Susan Stryker -- "My Words To Victor Frankenstein Above The Village of Chamonix" in GLQ: A Journal of Lesbian & Gay Studies, Vol. 1, No. 3, pp 227-254, (Philadelphia: Gordon & Breach Science Publishers, 1994).
2) The currrent meaning of the term "transgender" is a matter of some debate. The word was originally coined as a noun in the 1970's by people who resisted categorization as either transvestites or transsexuals, and who used the term to describe their own identity. Unlike transsexuals, but like transvestites, transgenders do not seek surgical alteration of their bodies but do habitually wear clothing the represents a gender other than the one to which they were assigned at birth. Unlike transvestites but like transsexuals, however, transgenders do not alter the vestimentary coding of their gender only episodically or primarily for sexual gratification; rather they consistently and publicly express an ongoing commitment to their claimed gender identities through the same visual representational strategies used by others to signify that gender. The logic underlying this terminology reflects the widespread tendency to construe "gender" as the socio-cultural manifestation of material "sex." Thus, while transsexuals express their identities through a physical change of embodiment, transgenders do so through a non-corporeal change in public gender expression [presentation] that is nevertheless more complex than a simple change of clothes.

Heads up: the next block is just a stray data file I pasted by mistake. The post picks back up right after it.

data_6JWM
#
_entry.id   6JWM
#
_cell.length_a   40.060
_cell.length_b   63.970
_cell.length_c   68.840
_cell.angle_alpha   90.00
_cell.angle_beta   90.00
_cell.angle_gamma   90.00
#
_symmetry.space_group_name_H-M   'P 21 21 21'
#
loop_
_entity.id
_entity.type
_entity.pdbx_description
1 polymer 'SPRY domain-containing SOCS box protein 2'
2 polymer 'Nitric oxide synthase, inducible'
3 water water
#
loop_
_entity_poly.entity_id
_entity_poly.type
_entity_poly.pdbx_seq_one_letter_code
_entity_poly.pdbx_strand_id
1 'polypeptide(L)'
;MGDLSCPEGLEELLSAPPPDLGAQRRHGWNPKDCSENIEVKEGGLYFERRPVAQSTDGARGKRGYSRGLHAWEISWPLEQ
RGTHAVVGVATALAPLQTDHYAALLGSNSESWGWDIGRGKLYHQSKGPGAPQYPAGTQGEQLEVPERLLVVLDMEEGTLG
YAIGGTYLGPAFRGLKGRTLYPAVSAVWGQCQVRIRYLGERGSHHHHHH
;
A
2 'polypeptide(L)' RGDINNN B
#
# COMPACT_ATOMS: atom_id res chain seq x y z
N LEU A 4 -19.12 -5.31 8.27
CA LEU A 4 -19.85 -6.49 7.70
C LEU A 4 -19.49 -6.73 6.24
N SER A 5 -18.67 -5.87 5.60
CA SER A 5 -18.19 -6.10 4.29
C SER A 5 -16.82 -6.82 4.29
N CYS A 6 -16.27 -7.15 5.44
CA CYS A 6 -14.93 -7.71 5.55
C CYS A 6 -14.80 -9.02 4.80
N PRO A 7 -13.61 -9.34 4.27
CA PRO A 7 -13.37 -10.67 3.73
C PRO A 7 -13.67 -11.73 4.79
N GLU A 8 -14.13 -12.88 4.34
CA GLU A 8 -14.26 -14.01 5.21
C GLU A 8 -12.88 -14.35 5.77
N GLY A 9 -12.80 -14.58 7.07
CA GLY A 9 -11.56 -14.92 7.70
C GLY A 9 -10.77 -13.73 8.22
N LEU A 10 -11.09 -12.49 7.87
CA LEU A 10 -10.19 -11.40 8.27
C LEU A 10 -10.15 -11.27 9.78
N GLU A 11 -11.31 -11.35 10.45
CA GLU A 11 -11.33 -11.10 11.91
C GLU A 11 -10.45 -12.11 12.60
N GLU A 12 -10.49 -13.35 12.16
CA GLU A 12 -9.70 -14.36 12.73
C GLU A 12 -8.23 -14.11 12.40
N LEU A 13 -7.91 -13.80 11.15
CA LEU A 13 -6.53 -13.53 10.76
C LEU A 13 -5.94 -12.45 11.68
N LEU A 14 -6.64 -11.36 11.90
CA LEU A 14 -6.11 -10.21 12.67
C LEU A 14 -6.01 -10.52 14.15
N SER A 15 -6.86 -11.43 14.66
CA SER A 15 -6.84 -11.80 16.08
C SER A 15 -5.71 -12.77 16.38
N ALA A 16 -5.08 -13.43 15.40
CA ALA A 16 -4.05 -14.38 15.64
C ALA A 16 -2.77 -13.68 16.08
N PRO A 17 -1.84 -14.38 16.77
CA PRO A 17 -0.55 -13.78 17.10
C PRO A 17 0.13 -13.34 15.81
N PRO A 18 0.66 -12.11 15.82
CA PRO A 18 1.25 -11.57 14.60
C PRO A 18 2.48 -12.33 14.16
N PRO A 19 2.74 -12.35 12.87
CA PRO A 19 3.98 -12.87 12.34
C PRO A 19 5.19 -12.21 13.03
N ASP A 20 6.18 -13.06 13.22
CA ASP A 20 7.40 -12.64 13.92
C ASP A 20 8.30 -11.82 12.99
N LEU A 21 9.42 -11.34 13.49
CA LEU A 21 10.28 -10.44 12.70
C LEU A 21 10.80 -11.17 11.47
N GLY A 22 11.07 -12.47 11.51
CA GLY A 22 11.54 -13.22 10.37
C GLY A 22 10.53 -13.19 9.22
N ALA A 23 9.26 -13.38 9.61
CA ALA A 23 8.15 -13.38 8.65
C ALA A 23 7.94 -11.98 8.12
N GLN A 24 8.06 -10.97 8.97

This essay uses "transgender" in a more recent sense, however, than its original one. That is, I use it here as an umbrella term that refers to all identities or practices that cross over, cut across, move between, or otherwise, queer socially constructed sex/gender boundaries. The term includes, but is not limited to, transsexuality, heterosexual transvestism, gay, drag, butch lesbianism, and such non-European identities as the Native American berdache or the Indian Hijra. Like "queer," "transgender" may also be used as a verb or as an adjective. In this essay, transsexuality is considered to be a culturally and historically specific transgender practice/identity through which a transgendered subject enters into a relationship with medical, psychotherapeutic, and juridical institutions in order to gain access to certain hormonal and surgical technologies for enacting and embodying itself.